Presenting Pegasus at ELI

Earlier this month, four of us attended ELI 2012 in Austin, Texas.  During our session entitled Social Media ePortfolios, we unveiled Pegasus, a tool we are currently developing here at CNDLS.

Matthias framed our presentation by pointing out the power that learning spaces have in shaping the sorts of interactions that happen inside them.  While his illustration was architectural, the parallels with online learning spaces became evident as he talked about the importance of reflection in both public and private.

I then moved on to relate Matthias’ thoughts on learning spaces to CNDLS’ mission and history by explaining our commitment to designing new environments for teaching and learning.  This, complemented by the university’s emphasis on “contemplation in action,” has led to our interest in learning portfolios, and we have implemented several ePortfolio tools over time.  I charted our previous involvement in ePortfolios and described the types of user interactions we would like to see that the tools we have tried simply haven’t supported.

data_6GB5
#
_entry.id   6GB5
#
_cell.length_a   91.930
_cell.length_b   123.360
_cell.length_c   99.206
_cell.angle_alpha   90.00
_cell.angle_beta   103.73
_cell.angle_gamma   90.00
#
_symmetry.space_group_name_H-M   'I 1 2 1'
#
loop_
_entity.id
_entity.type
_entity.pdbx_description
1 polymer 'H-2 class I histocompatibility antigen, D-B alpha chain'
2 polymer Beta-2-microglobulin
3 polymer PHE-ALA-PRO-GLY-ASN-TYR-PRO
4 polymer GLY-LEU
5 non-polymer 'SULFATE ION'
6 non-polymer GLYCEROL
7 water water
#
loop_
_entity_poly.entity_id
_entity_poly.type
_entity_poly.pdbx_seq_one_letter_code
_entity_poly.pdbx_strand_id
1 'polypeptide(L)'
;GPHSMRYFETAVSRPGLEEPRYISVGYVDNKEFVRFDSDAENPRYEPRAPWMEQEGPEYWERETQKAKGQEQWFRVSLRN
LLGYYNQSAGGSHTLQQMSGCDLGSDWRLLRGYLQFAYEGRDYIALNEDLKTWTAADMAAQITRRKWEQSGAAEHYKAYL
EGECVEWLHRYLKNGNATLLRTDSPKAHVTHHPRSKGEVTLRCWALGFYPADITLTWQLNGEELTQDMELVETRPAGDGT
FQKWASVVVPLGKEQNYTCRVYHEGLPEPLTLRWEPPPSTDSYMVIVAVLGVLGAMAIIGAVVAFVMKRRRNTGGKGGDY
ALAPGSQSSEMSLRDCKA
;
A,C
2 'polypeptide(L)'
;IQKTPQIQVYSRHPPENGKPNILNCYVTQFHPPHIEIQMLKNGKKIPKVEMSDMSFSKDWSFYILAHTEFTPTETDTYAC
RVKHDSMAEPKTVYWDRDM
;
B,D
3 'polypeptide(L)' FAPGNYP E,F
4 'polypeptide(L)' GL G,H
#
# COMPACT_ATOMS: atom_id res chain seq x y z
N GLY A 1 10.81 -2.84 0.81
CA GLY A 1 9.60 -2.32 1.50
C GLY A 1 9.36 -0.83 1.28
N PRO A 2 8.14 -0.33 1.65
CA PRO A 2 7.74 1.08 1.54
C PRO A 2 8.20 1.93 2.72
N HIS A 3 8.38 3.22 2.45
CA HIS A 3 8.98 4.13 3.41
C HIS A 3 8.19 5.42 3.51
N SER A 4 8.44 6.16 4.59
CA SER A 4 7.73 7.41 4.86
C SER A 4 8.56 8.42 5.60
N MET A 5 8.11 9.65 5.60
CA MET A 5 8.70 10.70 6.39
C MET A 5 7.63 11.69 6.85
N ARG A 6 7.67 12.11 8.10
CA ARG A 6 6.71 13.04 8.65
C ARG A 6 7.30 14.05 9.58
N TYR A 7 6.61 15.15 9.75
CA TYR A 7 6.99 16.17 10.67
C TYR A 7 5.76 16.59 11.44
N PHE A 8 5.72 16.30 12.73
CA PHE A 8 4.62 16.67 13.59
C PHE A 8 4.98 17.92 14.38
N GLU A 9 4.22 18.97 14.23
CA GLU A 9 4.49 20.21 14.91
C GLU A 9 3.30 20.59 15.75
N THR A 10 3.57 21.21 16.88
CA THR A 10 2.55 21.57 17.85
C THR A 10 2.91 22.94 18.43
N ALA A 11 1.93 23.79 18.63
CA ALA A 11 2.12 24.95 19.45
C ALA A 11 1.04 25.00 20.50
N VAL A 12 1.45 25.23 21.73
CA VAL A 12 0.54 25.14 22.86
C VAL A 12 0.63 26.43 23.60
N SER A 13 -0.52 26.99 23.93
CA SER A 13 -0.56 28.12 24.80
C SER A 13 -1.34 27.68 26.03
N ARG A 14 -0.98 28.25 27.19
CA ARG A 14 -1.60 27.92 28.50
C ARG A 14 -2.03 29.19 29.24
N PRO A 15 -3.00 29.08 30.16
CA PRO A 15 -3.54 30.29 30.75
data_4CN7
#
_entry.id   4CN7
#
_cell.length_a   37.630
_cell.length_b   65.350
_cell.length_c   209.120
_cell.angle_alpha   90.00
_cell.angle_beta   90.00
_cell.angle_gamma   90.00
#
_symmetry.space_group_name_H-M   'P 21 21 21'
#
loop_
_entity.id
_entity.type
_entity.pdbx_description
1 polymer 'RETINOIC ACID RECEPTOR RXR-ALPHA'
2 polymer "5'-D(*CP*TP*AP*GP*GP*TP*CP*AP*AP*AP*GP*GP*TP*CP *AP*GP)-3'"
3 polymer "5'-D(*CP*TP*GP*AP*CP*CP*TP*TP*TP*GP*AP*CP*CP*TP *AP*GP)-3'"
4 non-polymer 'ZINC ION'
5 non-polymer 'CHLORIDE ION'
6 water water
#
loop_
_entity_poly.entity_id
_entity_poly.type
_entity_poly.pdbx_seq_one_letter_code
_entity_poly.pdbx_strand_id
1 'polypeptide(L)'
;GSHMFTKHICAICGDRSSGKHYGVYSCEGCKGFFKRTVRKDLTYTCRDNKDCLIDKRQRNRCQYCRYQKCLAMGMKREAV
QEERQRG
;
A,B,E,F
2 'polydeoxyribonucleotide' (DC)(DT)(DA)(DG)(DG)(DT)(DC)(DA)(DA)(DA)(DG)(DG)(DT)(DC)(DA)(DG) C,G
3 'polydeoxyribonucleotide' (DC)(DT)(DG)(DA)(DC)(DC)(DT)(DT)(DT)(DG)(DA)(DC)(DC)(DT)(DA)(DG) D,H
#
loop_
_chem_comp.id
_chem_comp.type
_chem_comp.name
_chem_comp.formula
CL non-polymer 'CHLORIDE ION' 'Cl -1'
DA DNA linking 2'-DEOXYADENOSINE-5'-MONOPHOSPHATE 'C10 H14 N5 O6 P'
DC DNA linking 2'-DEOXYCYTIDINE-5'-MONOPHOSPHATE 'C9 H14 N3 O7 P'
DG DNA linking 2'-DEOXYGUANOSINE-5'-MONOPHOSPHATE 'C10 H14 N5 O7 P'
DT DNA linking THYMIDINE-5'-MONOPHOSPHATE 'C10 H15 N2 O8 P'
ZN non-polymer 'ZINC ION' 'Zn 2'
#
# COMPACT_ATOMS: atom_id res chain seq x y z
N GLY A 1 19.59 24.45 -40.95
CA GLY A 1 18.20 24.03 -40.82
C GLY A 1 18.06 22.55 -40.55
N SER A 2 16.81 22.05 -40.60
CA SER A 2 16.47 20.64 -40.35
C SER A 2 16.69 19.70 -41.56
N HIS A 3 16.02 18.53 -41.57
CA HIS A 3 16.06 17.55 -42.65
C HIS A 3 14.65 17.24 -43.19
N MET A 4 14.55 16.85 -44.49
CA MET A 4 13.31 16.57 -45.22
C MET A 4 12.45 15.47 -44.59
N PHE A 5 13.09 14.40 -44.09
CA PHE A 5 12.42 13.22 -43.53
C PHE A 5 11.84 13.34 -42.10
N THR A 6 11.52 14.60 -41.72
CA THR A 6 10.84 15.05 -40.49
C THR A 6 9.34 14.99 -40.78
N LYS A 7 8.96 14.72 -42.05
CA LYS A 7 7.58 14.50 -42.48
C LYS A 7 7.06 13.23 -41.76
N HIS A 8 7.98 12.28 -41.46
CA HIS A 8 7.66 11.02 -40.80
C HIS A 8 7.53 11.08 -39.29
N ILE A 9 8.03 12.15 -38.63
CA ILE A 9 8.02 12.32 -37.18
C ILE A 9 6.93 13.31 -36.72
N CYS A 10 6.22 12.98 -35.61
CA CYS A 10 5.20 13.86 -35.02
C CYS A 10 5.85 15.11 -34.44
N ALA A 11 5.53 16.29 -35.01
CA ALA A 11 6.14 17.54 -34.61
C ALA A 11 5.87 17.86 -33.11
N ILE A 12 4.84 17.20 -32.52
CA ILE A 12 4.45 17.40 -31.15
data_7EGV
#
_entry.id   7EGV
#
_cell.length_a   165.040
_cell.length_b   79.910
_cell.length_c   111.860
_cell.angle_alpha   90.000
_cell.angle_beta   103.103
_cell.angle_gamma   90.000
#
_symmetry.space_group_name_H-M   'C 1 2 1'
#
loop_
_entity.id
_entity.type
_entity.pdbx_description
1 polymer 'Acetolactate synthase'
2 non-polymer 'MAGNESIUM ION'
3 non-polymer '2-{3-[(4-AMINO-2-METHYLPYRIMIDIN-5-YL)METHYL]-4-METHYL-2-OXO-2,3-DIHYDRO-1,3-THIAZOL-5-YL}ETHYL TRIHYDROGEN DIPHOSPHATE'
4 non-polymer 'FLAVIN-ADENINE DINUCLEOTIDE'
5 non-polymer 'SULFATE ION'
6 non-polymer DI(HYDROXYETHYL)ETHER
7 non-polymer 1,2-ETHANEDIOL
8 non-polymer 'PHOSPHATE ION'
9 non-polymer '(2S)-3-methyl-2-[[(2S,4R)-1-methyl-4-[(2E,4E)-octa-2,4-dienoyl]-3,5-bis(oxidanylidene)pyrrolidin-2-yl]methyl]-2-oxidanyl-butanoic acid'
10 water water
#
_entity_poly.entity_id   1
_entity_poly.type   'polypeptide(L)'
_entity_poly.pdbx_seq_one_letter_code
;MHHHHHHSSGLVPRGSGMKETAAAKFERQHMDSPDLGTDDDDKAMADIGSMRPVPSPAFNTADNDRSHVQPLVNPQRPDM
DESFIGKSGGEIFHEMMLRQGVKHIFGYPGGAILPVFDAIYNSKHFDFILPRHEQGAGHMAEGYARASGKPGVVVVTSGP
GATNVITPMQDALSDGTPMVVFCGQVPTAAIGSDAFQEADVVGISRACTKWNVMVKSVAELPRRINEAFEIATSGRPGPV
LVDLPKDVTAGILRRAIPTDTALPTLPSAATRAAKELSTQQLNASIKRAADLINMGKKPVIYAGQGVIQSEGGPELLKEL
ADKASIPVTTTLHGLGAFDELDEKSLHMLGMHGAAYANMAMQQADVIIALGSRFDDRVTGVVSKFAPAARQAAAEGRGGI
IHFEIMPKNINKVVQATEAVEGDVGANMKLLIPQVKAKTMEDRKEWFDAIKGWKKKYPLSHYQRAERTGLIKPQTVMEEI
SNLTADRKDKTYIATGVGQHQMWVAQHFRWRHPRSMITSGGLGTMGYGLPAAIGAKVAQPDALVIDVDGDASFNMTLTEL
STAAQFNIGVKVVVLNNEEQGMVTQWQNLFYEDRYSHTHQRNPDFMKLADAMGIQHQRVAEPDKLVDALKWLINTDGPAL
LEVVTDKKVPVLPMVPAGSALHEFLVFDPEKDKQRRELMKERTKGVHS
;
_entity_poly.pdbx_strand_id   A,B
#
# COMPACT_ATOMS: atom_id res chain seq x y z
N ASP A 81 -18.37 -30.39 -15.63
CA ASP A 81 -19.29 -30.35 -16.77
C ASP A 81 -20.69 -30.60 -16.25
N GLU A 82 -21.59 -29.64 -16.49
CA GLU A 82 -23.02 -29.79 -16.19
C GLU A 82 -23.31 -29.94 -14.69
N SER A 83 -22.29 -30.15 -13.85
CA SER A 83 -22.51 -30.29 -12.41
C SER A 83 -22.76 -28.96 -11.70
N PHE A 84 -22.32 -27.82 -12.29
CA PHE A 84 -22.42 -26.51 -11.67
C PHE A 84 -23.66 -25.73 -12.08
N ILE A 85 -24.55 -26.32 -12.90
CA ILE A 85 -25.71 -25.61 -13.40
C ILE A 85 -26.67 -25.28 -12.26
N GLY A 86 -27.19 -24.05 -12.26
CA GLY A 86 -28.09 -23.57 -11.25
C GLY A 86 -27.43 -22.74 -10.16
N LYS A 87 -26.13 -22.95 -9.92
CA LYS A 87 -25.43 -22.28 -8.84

Justin then described our process of brainstorming a “wishlist” of features and capabilities that we think ePortfolios should have.  Circling back to Matthias’ earlier discussion of the importance of public and private reflection, Justin showed how we’d like to see nodes of both types of reflection at all stages of the ePortfolio-building process.  He also described the four steps– collecting, selecting, presenting, and assessing– that we thought the ideal ePortfolio tool should have.  He explained how we then moved on from brainstorming into development, building a new ePortfolio tool, Pegasus.

Marie offered a live demo of Pegasus, emphasizing the array of creative features for enriching learning that we’ve envisioned for the tool.  These include reimagining comments as iterative and reusable, designing varied spaces for reflection on artifacts and connections between artifacts, and extremely granular levels of permission for sharing.  All of these, we believe, are useful and academically sound as well as compelling and novel.

The presentation was well-received, and we fielded a number of questions about future use cases, our development process, and the sustainability of users’ accounts.  We look forward to sharing more as we continue to develop Pegasus.